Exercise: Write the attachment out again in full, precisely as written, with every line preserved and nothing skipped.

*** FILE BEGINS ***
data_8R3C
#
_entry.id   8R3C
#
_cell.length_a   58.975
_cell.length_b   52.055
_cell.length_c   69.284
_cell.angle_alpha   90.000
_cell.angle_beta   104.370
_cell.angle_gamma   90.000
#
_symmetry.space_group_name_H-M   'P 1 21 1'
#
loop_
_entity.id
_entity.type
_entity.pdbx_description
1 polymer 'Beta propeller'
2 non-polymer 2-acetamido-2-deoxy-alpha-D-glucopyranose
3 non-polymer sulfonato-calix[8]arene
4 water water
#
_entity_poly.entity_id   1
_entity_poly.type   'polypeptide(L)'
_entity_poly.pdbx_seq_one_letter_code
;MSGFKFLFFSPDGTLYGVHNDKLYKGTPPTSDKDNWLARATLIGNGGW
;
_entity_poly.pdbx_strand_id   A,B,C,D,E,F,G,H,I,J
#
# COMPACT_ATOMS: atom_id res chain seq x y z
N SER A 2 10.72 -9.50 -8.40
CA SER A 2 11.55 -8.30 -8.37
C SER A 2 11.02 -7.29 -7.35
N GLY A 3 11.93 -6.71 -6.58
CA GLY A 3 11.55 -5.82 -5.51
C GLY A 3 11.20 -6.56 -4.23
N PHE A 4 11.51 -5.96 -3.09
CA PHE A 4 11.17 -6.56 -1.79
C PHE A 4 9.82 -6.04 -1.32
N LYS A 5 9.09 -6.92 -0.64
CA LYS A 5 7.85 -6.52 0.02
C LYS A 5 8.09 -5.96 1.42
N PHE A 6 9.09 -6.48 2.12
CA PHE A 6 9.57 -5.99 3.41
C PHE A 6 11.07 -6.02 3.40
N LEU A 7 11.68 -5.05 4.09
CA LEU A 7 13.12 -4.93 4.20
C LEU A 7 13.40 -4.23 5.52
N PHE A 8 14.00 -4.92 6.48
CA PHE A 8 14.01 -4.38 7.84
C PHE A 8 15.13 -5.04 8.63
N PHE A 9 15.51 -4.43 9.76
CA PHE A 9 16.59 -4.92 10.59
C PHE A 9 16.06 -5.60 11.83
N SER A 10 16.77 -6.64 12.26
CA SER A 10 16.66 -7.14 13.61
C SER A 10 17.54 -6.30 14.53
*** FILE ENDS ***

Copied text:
data_8R3C
#
_entry.id   8R3C
#
_cell.length_a   58.975
_cell.length_b   52.055
_cell.length_c   69.284
_cell.angle_alpha   90.000
_cell.angle_beta   104.370
_cell.angle_gamma   90.000
#
_symmetry.space_group_name_H-M   'P 1 21 1'
#
loop_
_entity.id
_entity.type
_entity.pdbx_description
1 polymer 'Beta propeller'
2 non-polymer 2-acetamido-2-deoxy-alpha-D-glucopyranose
3 non-polymer sulfonato-calix[8]arene
4 water water
#
_entity_poly.entity_id   1
_entity_poly.type   'polypeptide(L)'
_entity_poly.pdbx_seq_one_letter_code
;MSGFKFLFFSPDGTLYGVHNDKLYKGTPPTSDKDNWLARATLIGNGGW
;
_entity_poly.pdbx_strand_id   A,B,C,D,E,F,G,H,I,J
#
# COMPACT_ATOMS: atom_id res chain seq x y z
N SER A 2 10.72 -9.50 -8.40
CA SER A 2 11.55 -8.30 -8.37
C SER A 2 11.02 -7.29 -7.35
N GLY A 3 11.93 -6.71 -6.58
CA GLY A 3 11.55 -5.82 -5.51
C GLY A 3 11.20 -6.56 -4.23
N PHE A 4 11.51 -5.96 -3.09
CA PHE A 4 11.17 -6.56 -1.79
C PHE A 4 9.82 -6.04 -1.32
N LYS A 5 9.09 -6.92 -0.64
CA LYS A 5 7.85 -6.52 0.02
C LYS A 5 8.09 -5.96 1.42
N PHE A 6 9.09 -6.48 2.12
CA PHE A 6 9.57 -5.99 3.41
C PHE A 6 11.07 -6.02 3.40
N LEU A 7 11.68 -5.05 4.09
CA LEU A 7 13.12 -4.93 4.20
C LEU A 7 13.40 -4.23 5.52
N PHE A 8 14.00 -4.92 6.48
CA PHE A 8 14.01 -4.38 7.84
C PHE A 8 15.13 -5.04 8.63
N PHE A 9 15.51 -4.43 9.76
CA PHE A 9 16.59 -4.92 10.59
C PHE A 9 16.06 -5.60 11.83
N SER A 10 16.77 -6.64 12.26
CA SER A 10 16.66 -7.14 13.61
C SER A 10 17.54 -6.30 14.53